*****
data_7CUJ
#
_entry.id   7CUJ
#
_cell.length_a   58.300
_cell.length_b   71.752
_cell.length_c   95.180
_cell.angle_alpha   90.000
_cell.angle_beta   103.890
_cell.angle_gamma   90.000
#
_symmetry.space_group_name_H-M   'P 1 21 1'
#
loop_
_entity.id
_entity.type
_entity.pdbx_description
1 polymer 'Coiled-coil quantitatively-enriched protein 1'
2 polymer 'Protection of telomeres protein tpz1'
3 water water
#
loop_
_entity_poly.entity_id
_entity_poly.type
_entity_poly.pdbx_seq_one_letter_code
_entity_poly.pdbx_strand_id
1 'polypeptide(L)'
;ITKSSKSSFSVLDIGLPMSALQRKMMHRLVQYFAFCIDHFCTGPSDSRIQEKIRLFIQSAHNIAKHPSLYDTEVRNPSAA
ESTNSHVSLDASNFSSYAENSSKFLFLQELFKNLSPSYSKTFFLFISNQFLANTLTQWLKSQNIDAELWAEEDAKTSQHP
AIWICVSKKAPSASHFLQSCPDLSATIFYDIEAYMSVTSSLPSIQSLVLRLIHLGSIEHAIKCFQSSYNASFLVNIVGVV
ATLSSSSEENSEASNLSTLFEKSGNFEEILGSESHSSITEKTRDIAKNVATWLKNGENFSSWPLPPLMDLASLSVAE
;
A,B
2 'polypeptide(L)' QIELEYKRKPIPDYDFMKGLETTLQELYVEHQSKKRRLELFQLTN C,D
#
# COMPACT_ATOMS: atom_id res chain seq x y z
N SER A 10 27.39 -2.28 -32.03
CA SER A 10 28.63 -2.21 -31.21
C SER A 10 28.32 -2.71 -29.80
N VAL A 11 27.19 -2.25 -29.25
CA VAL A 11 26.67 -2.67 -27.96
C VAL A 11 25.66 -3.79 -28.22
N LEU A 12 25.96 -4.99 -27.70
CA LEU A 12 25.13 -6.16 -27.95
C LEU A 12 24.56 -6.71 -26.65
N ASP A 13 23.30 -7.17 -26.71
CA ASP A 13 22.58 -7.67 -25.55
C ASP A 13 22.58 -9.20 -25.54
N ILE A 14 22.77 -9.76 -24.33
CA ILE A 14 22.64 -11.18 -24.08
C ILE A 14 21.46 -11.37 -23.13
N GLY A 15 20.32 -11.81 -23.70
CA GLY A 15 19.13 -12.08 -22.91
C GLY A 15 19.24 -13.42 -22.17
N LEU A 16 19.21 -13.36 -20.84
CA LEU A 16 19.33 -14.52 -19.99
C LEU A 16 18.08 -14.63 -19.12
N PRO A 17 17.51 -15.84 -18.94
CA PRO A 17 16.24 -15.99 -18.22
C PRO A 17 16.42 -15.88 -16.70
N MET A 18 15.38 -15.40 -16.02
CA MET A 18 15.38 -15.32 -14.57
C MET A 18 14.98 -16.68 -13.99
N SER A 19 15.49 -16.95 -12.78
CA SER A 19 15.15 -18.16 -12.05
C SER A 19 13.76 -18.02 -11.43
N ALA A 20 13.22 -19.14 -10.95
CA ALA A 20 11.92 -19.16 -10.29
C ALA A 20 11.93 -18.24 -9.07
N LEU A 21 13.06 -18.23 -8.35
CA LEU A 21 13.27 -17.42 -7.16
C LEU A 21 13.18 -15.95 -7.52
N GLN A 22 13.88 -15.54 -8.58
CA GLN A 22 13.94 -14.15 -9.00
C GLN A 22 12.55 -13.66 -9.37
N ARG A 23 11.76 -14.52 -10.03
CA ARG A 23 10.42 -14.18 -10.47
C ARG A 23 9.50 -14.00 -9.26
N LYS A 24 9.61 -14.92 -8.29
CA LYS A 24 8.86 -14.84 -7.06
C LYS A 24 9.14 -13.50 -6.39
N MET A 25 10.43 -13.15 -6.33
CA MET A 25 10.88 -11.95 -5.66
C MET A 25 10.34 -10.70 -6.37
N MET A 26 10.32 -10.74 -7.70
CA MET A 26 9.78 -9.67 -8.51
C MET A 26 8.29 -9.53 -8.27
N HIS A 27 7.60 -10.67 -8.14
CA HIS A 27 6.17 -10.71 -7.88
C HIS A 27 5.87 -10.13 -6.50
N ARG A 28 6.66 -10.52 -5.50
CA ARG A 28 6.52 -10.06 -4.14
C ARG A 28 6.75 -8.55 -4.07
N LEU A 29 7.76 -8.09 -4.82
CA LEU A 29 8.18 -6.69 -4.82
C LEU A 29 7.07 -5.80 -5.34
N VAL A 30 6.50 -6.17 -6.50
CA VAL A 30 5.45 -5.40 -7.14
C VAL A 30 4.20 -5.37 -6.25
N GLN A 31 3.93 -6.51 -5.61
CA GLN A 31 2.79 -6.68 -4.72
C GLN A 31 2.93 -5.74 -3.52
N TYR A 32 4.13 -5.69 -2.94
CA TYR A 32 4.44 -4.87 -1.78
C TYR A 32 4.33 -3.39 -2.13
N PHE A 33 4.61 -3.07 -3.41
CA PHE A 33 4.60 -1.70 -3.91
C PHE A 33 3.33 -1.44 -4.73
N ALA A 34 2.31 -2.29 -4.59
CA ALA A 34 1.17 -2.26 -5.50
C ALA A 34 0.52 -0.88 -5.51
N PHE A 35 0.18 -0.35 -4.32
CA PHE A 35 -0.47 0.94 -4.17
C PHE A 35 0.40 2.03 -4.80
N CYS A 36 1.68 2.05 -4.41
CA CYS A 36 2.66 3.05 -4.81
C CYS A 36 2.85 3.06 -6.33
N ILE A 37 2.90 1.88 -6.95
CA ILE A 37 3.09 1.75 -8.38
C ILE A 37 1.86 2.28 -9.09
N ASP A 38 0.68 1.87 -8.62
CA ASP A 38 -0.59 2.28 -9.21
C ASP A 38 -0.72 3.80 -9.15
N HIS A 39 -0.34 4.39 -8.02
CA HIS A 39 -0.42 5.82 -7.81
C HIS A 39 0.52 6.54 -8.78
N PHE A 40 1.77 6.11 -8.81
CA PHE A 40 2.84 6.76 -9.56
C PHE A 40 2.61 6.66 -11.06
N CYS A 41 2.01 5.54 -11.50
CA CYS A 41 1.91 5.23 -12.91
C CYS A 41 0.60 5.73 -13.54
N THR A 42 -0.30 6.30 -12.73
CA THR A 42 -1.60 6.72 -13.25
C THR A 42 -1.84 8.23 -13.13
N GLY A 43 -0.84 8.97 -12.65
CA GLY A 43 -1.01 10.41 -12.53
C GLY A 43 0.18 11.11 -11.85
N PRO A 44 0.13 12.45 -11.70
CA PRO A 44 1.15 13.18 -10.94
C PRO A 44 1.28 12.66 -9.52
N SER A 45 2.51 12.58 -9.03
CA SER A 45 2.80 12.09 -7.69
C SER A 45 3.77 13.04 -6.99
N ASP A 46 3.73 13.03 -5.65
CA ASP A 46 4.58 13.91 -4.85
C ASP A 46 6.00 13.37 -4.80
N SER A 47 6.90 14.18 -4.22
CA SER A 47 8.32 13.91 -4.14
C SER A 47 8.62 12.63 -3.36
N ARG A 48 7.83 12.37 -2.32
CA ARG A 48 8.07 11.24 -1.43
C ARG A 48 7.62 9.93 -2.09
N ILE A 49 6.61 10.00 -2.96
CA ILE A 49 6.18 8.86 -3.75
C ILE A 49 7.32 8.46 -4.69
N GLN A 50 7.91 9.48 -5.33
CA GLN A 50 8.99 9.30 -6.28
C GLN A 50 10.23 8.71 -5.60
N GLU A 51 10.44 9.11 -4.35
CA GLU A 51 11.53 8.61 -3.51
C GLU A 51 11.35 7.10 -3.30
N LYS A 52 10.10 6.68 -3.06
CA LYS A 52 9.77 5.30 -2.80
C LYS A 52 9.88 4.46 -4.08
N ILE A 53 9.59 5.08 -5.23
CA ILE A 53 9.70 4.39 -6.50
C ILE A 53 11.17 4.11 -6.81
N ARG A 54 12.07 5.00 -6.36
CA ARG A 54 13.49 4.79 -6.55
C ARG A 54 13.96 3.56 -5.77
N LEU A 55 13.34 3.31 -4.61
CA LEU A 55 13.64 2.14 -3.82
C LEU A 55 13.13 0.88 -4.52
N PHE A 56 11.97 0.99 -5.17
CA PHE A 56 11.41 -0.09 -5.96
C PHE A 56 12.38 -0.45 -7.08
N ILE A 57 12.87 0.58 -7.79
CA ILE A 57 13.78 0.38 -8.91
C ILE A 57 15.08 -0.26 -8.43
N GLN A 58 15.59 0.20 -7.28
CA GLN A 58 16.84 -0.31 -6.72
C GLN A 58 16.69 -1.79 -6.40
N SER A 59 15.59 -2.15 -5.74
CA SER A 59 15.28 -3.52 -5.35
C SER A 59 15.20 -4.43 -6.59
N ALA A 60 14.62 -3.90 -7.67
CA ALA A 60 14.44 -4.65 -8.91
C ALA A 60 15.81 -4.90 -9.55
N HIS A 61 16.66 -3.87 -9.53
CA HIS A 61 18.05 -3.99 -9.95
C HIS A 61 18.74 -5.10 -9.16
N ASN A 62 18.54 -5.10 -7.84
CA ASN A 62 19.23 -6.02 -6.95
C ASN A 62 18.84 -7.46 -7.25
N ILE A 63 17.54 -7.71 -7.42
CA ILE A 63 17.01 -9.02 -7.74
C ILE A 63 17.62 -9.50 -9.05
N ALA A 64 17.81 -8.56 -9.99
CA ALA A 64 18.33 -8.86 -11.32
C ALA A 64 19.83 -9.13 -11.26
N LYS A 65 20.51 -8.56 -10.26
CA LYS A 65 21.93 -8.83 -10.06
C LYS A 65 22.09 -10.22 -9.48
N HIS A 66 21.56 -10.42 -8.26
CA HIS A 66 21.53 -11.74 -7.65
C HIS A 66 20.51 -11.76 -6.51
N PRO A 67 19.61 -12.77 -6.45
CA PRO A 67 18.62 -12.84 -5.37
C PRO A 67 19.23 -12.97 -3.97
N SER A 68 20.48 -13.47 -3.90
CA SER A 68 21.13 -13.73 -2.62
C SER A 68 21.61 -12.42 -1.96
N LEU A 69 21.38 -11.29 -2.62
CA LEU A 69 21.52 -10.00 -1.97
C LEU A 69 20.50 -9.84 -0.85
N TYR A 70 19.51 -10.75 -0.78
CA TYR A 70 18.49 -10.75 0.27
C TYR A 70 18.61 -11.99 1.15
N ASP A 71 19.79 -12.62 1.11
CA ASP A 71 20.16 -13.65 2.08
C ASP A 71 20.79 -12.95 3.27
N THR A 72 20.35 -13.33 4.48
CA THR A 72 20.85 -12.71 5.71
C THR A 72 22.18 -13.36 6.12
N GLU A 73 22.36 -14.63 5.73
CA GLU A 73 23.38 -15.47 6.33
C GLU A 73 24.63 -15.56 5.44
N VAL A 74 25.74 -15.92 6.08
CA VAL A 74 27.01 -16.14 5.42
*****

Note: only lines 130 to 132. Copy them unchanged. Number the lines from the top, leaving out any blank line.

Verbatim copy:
N CYS A 41 2.01 5.54 -11.50
CA CYS A 41 1.91 5.23 -12.91
C CYS A 41 0.60 5.73 -13.54